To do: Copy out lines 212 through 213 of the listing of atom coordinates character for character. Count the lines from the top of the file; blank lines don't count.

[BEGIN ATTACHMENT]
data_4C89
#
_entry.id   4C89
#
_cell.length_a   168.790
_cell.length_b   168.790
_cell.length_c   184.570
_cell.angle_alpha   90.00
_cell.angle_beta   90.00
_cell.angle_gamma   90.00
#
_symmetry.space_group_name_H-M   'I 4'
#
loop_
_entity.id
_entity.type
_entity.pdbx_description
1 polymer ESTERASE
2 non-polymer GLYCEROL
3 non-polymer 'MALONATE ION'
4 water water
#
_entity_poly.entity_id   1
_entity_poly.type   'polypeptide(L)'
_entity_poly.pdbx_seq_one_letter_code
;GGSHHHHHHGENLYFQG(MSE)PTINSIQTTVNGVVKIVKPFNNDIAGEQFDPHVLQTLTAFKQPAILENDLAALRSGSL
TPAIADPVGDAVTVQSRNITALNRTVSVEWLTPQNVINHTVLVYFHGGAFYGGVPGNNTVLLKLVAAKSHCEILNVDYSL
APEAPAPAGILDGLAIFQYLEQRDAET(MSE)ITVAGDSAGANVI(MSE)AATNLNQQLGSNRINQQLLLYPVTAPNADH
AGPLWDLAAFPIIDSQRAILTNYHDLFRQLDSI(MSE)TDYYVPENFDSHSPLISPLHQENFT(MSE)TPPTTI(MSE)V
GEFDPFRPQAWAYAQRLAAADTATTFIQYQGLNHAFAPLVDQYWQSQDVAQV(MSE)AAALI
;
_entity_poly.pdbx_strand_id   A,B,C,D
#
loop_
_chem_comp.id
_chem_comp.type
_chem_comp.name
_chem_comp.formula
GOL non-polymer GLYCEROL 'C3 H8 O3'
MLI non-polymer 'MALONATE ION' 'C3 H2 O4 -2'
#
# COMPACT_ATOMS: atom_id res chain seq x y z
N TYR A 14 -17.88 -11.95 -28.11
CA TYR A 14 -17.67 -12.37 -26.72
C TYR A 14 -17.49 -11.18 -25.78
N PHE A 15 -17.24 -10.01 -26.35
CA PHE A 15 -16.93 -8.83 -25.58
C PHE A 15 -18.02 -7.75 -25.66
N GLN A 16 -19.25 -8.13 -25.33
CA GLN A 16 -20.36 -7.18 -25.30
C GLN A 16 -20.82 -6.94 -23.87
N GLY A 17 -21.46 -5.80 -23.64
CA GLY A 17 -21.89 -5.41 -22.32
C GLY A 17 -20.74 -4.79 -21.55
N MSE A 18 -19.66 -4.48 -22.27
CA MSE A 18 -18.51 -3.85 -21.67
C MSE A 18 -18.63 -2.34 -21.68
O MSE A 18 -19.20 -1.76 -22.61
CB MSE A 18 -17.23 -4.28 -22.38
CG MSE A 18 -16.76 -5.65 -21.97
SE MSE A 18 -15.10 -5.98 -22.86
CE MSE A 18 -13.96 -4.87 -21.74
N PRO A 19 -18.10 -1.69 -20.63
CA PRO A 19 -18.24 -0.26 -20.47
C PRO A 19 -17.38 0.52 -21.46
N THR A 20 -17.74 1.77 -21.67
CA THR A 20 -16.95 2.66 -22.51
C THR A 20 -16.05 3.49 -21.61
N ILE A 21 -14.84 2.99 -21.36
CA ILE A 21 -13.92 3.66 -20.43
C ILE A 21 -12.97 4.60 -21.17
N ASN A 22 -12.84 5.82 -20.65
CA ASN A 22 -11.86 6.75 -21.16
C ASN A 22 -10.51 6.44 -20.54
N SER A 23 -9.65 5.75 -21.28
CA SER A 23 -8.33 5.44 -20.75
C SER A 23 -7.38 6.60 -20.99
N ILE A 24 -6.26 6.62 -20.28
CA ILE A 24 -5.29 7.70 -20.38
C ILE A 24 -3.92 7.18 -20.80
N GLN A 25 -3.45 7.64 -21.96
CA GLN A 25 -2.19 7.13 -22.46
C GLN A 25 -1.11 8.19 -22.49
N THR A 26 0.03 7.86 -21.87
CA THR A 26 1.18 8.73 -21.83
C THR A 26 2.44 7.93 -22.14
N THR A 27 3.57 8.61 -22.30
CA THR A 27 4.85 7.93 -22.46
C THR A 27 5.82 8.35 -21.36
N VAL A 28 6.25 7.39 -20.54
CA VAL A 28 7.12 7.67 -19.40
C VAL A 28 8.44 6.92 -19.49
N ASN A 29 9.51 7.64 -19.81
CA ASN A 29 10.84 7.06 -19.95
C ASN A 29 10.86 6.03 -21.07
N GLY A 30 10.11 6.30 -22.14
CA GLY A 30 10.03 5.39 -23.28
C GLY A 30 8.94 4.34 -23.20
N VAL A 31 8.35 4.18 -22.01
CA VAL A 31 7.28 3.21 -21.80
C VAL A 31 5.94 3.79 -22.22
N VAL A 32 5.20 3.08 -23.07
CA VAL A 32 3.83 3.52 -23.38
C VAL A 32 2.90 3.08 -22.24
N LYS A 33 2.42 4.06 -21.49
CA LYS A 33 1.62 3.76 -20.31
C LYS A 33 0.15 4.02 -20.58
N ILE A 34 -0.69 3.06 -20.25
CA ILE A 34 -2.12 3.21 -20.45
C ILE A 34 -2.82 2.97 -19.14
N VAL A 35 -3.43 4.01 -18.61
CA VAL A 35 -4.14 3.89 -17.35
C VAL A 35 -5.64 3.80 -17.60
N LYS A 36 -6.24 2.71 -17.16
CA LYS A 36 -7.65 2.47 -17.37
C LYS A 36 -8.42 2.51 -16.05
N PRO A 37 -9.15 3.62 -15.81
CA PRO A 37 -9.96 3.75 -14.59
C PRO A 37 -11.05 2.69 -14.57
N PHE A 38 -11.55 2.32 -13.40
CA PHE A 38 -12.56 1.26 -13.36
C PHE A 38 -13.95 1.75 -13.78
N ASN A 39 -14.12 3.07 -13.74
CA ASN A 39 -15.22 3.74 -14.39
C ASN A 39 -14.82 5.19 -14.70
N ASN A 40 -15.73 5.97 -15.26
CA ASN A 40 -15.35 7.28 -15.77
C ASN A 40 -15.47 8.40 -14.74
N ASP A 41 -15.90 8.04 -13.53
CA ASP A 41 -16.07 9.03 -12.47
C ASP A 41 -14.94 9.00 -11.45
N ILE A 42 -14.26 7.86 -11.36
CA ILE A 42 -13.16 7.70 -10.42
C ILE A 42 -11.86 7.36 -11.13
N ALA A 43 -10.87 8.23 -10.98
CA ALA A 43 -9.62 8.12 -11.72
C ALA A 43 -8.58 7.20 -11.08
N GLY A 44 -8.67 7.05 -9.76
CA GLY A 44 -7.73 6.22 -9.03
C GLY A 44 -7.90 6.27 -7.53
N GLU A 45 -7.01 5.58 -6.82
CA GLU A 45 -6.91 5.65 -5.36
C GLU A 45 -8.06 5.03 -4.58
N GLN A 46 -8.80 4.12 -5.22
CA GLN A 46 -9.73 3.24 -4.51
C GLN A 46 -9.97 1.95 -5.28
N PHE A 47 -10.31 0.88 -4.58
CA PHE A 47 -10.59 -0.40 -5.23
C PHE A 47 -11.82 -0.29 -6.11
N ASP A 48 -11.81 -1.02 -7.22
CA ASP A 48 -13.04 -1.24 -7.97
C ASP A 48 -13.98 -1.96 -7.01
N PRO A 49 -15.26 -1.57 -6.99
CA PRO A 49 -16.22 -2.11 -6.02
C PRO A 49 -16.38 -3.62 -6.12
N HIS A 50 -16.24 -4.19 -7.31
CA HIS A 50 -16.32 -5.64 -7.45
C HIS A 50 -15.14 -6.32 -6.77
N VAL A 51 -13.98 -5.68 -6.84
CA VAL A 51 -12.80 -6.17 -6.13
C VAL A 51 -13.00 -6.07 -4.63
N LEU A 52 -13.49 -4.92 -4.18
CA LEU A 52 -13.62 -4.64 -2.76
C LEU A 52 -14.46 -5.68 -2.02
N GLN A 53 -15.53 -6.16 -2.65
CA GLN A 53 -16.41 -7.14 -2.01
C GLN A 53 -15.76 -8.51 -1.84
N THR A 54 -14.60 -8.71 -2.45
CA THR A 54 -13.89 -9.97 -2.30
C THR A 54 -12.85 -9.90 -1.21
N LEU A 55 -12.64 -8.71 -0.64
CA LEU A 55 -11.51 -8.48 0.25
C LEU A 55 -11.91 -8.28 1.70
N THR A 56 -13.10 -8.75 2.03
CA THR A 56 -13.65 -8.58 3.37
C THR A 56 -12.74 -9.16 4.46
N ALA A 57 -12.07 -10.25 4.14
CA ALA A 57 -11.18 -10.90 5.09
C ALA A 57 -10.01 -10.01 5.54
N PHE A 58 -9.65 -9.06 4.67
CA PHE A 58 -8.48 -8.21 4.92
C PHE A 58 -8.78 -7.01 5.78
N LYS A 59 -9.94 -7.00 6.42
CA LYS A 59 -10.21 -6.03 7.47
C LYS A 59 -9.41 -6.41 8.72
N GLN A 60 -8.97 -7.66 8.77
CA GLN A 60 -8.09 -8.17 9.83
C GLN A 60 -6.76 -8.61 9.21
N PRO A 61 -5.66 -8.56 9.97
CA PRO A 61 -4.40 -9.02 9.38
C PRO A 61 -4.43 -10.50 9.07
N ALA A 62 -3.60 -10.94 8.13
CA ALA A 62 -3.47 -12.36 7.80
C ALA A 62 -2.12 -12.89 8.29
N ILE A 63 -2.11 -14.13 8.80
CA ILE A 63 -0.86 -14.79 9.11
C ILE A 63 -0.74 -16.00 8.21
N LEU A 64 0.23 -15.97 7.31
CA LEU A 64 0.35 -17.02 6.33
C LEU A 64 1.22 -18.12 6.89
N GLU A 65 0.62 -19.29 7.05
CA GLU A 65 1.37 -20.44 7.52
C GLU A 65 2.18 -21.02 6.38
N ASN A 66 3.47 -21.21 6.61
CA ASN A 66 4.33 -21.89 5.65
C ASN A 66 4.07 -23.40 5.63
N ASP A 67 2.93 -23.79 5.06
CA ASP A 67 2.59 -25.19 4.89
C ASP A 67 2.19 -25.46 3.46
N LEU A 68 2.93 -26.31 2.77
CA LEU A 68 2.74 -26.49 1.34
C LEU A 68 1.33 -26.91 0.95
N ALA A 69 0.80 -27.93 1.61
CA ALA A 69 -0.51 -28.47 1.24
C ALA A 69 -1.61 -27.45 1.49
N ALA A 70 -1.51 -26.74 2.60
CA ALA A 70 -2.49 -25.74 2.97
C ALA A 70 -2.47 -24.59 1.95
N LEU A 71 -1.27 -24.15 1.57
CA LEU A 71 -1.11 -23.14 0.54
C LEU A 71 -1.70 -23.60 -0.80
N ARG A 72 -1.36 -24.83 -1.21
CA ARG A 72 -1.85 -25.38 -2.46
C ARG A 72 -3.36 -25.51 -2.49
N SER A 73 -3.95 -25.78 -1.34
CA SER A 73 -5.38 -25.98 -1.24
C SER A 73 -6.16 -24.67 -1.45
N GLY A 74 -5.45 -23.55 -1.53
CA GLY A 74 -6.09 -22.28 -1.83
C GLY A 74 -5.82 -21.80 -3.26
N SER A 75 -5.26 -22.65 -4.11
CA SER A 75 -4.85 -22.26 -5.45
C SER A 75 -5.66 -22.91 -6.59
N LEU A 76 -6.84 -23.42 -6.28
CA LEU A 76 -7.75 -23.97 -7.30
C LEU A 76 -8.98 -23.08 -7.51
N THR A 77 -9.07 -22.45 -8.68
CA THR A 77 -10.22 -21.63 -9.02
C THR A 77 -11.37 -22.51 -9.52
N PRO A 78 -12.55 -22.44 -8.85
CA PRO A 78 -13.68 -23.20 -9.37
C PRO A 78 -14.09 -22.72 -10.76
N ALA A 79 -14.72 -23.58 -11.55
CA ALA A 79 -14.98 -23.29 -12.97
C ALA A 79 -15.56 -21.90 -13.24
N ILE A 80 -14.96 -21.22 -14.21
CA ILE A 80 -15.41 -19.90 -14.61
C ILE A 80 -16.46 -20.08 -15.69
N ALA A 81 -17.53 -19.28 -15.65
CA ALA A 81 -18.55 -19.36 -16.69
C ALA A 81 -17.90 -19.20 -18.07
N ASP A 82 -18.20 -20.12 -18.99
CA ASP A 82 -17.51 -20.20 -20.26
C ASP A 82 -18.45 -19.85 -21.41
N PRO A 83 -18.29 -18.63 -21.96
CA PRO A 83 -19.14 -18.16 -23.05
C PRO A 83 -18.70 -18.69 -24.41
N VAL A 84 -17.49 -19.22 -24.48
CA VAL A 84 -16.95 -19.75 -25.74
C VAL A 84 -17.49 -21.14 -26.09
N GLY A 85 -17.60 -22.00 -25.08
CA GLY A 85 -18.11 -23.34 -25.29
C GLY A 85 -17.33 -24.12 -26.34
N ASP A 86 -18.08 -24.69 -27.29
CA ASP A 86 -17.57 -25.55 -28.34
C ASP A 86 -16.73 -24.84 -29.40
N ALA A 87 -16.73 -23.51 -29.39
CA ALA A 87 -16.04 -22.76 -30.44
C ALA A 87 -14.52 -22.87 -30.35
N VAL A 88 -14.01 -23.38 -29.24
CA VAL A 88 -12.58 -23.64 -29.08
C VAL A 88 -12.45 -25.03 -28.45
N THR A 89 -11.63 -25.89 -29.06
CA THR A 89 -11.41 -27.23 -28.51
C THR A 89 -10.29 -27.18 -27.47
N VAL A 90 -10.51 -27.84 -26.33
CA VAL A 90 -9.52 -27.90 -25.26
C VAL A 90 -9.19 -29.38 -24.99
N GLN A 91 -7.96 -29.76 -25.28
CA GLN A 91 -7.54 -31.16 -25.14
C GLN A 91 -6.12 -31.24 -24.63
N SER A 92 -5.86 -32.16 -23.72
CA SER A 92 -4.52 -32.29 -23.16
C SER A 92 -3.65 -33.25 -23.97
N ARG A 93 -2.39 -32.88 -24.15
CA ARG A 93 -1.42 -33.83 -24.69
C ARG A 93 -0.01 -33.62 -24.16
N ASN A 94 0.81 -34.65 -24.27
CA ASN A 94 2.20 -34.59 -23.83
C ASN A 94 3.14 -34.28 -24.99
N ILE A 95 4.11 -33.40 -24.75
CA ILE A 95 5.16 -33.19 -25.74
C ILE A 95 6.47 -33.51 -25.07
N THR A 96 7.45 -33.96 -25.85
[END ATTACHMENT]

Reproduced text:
C LEU A 68 1.33 -26.91 0.95
N ALA A 69 0.80 -27.93 1.61